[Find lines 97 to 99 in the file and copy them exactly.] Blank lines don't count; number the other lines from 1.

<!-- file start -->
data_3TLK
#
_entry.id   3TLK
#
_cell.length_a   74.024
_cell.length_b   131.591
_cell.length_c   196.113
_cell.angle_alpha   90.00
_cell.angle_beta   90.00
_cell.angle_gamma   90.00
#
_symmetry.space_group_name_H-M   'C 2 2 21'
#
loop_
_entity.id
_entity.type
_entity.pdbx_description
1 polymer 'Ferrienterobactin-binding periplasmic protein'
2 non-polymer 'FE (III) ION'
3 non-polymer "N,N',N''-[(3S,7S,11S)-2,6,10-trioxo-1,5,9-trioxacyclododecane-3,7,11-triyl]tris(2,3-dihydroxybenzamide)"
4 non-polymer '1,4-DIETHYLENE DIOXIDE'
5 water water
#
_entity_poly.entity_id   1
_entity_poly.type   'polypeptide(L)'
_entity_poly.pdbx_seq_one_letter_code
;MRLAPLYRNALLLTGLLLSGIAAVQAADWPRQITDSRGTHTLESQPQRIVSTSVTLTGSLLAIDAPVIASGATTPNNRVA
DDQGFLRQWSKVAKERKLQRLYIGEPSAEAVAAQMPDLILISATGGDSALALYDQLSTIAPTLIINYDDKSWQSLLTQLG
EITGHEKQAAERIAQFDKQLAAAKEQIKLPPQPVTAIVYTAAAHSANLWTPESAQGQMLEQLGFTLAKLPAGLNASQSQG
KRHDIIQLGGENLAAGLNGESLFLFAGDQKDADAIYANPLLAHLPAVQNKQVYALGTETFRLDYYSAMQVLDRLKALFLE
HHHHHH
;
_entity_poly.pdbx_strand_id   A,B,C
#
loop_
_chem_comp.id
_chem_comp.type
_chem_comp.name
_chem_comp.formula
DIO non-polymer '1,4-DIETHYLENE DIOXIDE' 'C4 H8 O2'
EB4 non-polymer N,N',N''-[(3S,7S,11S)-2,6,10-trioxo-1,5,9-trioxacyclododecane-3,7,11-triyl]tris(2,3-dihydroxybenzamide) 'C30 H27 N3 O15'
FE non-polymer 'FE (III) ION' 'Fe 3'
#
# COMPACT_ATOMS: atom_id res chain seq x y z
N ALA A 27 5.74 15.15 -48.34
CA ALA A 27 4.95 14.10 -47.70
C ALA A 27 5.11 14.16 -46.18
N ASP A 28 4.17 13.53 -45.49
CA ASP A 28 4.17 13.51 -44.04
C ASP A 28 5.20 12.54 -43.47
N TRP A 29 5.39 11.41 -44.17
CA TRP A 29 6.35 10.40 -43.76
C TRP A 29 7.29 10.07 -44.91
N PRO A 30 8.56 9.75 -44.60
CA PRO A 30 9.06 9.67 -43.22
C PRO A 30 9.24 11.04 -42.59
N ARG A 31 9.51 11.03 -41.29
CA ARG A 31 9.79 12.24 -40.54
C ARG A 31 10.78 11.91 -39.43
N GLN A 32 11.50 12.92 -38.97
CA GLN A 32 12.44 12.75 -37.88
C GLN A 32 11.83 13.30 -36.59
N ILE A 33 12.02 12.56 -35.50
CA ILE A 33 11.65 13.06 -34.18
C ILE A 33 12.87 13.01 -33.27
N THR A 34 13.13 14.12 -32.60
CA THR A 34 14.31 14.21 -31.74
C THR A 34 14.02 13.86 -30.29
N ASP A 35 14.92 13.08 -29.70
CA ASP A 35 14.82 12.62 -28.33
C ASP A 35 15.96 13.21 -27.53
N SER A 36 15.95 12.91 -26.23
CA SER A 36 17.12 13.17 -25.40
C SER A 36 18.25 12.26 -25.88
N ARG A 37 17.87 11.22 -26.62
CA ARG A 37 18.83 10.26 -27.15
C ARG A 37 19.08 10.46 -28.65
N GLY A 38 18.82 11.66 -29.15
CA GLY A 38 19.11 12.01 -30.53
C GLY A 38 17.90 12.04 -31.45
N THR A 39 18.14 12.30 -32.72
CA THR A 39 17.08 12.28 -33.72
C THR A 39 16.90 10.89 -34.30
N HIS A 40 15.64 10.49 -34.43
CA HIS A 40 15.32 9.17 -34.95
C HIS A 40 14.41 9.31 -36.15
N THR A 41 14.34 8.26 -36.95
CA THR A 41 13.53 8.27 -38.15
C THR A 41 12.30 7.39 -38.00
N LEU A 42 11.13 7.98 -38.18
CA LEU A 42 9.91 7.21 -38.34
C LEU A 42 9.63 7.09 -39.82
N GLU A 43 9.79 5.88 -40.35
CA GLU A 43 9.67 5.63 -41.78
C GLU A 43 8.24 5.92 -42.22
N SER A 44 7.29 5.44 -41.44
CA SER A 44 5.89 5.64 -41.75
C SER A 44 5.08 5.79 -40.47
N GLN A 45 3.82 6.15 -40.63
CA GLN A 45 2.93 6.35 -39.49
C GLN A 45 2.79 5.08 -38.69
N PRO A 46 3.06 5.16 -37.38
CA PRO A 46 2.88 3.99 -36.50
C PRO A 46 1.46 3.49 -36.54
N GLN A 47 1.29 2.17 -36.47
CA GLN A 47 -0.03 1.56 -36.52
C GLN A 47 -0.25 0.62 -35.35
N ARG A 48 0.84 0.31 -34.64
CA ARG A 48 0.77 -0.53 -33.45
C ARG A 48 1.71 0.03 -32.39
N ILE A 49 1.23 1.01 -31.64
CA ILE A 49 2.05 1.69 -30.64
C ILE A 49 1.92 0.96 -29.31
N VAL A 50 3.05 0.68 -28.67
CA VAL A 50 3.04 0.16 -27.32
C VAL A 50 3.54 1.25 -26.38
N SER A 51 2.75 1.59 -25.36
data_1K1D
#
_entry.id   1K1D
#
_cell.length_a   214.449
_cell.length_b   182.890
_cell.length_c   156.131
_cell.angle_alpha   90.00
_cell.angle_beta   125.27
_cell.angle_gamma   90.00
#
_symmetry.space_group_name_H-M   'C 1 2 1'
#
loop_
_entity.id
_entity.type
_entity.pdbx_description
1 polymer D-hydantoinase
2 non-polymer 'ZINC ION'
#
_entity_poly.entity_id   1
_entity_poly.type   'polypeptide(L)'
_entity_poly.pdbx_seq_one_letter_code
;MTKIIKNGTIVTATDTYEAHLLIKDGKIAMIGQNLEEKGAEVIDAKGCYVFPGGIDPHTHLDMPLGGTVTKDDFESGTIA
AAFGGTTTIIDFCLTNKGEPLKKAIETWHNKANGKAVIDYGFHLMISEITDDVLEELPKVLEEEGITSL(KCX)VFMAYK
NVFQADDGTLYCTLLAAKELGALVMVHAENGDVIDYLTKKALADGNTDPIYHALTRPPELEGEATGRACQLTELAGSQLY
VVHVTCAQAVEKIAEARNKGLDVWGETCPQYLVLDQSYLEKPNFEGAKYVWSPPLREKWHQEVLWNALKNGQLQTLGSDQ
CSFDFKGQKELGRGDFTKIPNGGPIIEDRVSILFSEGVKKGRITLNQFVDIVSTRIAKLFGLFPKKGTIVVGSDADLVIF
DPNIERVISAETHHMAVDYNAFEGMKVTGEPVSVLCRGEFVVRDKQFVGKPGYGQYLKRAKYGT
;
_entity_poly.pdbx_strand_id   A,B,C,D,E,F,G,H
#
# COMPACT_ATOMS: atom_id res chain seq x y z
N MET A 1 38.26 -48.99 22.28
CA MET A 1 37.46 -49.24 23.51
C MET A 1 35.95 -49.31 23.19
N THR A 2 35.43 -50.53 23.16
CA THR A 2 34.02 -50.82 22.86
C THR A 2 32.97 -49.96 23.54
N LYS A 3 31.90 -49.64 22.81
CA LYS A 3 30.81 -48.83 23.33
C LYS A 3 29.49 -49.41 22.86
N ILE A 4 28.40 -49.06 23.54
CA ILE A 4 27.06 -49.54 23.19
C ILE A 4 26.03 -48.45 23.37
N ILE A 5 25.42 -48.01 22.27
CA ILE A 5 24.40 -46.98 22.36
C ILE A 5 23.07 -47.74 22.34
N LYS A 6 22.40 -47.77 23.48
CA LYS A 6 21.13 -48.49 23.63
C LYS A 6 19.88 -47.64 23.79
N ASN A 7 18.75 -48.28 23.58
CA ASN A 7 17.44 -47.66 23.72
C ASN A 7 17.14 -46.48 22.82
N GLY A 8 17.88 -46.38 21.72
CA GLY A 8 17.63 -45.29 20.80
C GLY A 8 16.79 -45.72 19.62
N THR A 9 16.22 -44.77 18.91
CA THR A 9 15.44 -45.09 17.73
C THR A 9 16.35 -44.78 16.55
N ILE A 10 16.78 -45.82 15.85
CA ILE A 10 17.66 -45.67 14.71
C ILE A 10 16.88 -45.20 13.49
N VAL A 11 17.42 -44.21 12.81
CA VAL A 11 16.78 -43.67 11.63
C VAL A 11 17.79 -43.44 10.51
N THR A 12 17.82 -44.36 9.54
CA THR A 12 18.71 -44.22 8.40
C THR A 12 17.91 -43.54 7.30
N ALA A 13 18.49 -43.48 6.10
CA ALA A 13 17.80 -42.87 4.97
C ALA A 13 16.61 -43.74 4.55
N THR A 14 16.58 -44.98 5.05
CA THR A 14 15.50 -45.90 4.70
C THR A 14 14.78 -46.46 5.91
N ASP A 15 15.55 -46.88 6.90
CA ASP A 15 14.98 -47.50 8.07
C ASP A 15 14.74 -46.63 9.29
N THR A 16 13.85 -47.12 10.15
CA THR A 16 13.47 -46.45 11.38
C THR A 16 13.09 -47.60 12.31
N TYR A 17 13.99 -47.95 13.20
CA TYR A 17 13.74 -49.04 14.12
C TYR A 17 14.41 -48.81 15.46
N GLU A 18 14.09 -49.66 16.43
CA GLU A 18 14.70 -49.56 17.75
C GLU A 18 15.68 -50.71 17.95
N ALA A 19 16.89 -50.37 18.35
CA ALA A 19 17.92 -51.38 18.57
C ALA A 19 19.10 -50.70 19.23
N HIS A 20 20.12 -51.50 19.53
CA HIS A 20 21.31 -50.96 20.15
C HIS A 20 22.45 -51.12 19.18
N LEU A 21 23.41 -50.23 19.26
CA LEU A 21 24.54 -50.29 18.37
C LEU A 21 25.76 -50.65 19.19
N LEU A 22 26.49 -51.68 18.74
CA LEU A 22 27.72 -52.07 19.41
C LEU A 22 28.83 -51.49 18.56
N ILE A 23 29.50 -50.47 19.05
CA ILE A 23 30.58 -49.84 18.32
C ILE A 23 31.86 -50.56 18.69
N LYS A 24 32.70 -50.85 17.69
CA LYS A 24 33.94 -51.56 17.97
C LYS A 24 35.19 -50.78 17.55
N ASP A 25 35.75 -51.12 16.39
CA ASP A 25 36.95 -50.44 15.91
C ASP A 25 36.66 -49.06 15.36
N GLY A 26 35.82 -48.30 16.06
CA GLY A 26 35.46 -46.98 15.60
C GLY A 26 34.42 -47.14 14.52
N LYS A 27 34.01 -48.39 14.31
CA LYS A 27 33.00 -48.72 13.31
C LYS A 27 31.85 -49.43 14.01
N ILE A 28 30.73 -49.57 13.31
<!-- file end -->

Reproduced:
CA SER A 44 5.89 5.64 -41.75
C SER A 44 5.08 5.79 -40.47
N GLN A 45 3.82 6.15 -40.63